I recently have come across the work of Northrop Frye, who was the prominent literary critic at the time that Pale Fire was written. I suspect that Pale Fire may be a parodic response to Frye’s Archetypal Literary Criticism. This would strongly support my theories of a Jungian substrate in PF. I wonder if anyone out there has studied ALC and if this seems to fit.
Archetypal Literary Criticism had its origins in 1934 with the classical scholar Maud Bodkin’s Archetypal Patterns in Poetry: Psychological Studies of Imagination that employed the theories of Carl Jung to analyze poetry. The field was added to in 1944 and 1949 with Joseph Campbell’s Jungian based mythical works, and achieved its formal theory in the work of Northrop Frye’s Anatomy of Criticism in 1957. Frye’s work is considered one of the most important literary theories of the 20th century and helped displace New Criticism as the major mode of analyzing literary texts, until giving way to structuralism and semiotics. Frye developed a classification system of literature that he intended to be “scientific” and free from subjective taste and preferences. Archetypal Literary Criticism is not now widely taught nor practiced, but one would assume Nabokov, an astute polymath, to have been aware, if not intensely (if only disdainfully) interested in it. Nabokov’s staunch independence and belief in genius over generalization and categorizations, as well as his very personal critical treatment of Eugene Onegin, would point his interest towards parody of Frye’s current prevailing and strongly structured and subjective-free system.
Northrop Frye drew on the mythological works of Carl Jung, Jungian adherents Bodkin and Campbell, and mythologist J.G. Frazer (who had been a strong influence on Jung). There are many allusions and motifs in Pale Fire that seem to reflect Frye’s theories. Maud Bodkin may be alluded to in Pale Fire’s character Aunt Maud, with her morbid artistic symbolism, suggesting Nabokov’s awareness of Jung’s theories infiltrating literary criticism. The Jungian mythologist Joseph Campbell’s seminal 1949 work, The Hero with a Thousand Faces was extremely popular at the time, and continues to be, with multiple re-printings. In The Gift, Nabokov, through his near-avatar Fyodor says, “The unfortunate image of a ‘road,’ to which the human mind has become accustomed (life as a kind of journey) is a stupid illusion: we are not going anywhere, we are sitting at home.” (The Gift, p.59) However, the “Hero’s Journey” is extensively parodied in Kinbote’s Zemblan escape. Campbell’s work seems to be reflected in Kinbote following in the well-worn footsteps of a classic “Hero’s Journey.” Less known is that Campbell was an eminent Joycean scholar as well. His A Skeleton Key to Finnegans Wake (1944) was a progenitor of Archetypal Literary Criticism. Finnegans Wake (parodically misspelled by critic Kinbote) is mentioned in Pale Fire. J. G. Frazer (an influence on T.S. Elliot’s New Criticism) is perhaps implicit in the many mythological allusions in Pale Fire.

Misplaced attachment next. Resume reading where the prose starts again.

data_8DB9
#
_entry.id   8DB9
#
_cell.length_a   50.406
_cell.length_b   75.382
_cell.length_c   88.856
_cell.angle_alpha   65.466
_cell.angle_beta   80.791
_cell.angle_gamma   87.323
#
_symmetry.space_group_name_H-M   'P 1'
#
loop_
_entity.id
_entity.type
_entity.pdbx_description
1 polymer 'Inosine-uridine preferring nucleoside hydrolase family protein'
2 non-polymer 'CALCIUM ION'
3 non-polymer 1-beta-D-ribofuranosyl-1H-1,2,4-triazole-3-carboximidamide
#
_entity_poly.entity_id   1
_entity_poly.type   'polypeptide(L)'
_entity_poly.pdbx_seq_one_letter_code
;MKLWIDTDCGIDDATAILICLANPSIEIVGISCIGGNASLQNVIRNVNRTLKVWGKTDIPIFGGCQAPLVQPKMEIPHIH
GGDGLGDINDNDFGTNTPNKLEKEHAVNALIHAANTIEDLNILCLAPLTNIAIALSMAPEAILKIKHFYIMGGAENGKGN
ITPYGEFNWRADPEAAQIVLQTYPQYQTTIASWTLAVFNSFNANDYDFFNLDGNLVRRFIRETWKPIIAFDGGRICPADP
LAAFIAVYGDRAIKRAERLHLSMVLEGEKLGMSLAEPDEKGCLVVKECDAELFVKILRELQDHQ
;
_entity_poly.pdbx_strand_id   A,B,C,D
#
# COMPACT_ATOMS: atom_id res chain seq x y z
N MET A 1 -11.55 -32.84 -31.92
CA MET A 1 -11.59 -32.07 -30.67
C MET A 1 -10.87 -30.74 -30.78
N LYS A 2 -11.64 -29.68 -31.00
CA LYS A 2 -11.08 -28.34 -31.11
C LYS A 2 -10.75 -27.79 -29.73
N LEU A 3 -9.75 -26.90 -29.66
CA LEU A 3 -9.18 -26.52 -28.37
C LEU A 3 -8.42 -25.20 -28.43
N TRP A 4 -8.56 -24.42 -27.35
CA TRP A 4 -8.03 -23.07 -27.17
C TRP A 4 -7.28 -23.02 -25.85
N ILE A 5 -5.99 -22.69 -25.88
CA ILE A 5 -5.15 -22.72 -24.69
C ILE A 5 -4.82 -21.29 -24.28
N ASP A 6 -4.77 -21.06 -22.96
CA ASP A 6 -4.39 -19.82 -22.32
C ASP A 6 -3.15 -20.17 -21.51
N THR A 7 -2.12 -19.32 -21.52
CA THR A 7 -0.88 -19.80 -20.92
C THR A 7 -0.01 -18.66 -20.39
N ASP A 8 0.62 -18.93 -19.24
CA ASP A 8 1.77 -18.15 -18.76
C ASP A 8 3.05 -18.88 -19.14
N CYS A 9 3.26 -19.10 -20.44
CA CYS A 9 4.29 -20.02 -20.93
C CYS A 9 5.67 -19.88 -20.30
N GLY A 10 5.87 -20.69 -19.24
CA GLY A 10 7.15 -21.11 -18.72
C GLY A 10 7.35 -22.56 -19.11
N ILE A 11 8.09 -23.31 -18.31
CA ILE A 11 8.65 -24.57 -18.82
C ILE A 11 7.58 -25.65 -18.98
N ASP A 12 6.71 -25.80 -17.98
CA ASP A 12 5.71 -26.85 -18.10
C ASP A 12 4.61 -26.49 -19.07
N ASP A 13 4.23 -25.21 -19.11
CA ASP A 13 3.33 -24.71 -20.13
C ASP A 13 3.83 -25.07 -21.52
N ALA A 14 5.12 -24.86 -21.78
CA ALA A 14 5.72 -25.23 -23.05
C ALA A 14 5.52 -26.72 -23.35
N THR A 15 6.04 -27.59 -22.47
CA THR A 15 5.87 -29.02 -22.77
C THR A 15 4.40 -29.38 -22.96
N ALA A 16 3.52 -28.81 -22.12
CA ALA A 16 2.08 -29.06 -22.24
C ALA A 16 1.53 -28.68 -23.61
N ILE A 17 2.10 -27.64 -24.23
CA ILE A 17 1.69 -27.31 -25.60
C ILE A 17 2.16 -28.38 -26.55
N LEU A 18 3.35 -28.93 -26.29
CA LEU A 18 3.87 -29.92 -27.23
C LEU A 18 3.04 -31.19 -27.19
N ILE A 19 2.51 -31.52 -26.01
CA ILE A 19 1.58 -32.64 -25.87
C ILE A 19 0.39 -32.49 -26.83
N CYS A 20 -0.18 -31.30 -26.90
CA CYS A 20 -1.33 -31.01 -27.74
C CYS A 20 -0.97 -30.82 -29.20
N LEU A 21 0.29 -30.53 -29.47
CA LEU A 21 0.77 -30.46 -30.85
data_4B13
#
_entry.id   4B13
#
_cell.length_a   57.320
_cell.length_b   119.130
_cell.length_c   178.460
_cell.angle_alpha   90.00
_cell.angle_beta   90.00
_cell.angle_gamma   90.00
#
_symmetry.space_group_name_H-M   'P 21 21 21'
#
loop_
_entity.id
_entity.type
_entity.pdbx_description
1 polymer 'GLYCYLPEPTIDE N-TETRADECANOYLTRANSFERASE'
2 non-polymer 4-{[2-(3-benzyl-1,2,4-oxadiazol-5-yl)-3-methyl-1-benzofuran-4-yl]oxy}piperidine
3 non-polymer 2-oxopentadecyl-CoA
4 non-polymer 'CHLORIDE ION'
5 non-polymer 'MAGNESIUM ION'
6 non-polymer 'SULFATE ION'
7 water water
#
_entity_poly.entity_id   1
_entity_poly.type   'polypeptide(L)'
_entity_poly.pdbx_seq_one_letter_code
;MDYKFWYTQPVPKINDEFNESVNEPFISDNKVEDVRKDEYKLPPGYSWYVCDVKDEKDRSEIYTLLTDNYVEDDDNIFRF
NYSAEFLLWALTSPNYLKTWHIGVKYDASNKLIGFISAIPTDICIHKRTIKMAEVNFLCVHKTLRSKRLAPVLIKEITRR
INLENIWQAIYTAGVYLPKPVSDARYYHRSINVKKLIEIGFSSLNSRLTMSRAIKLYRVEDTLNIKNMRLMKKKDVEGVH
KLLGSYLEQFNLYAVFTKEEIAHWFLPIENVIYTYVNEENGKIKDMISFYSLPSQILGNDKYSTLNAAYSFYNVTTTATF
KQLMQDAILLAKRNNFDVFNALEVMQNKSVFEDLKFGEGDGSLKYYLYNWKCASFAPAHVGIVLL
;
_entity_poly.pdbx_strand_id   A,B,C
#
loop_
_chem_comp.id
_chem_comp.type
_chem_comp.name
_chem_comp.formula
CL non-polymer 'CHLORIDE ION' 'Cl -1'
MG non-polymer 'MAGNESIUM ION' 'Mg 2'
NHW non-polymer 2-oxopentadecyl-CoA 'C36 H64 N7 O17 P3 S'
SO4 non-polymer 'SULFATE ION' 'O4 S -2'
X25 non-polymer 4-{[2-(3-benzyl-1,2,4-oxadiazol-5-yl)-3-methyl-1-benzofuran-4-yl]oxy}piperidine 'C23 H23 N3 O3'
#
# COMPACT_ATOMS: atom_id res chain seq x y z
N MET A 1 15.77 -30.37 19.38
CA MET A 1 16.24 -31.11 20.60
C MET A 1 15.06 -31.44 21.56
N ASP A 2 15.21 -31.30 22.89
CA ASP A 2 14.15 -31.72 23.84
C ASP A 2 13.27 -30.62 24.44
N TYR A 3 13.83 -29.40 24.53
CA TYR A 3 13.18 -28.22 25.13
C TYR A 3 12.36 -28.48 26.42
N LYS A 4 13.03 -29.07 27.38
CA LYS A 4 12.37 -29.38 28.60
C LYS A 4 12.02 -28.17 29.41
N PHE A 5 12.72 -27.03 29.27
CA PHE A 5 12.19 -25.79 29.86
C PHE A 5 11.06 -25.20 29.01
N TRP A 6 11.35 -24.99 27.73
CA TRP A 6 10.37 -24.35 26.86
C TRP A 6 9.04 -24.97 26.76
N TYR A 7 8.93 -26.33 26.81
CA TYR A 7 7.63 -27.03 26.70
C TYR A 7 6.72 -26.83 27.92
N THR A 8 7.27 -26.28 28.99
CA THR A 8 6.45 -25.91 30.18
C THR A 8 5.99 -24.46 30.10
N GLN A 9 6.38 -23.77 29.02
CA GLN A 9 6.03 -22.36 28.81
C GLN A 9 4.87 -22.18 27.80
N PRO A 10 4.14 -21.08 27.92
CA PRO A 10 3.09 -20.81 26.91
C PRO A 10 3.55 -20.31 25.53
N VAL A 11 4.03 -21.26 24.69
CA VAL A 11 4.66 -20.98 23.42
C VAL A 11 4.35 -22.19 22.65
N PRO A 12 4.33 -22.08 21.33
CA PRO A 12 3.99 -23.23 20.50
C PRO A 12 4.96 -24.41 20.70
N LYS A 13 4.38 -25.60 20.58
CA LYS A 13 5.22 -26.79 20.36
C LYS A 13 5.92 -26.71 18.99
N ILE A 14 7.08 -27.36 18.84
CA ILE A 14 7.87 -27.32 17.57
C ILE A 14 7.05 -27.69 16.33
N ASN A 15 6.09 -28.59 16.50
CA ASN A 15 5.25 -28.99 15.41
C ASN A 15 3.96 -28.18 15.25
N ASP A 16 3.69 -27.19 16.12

Frye claimed that the mythology of death and resurrection was the meta-myth of the western canon. He attempts to classify all aspects of literature – poetry, epic, prose fiction, discursive prose, drama - into categories of modes, themes, and genres. He gives many examples from many of the same writers referenced in PF. It may be that this is what is behind PFs encyclopedic literary references.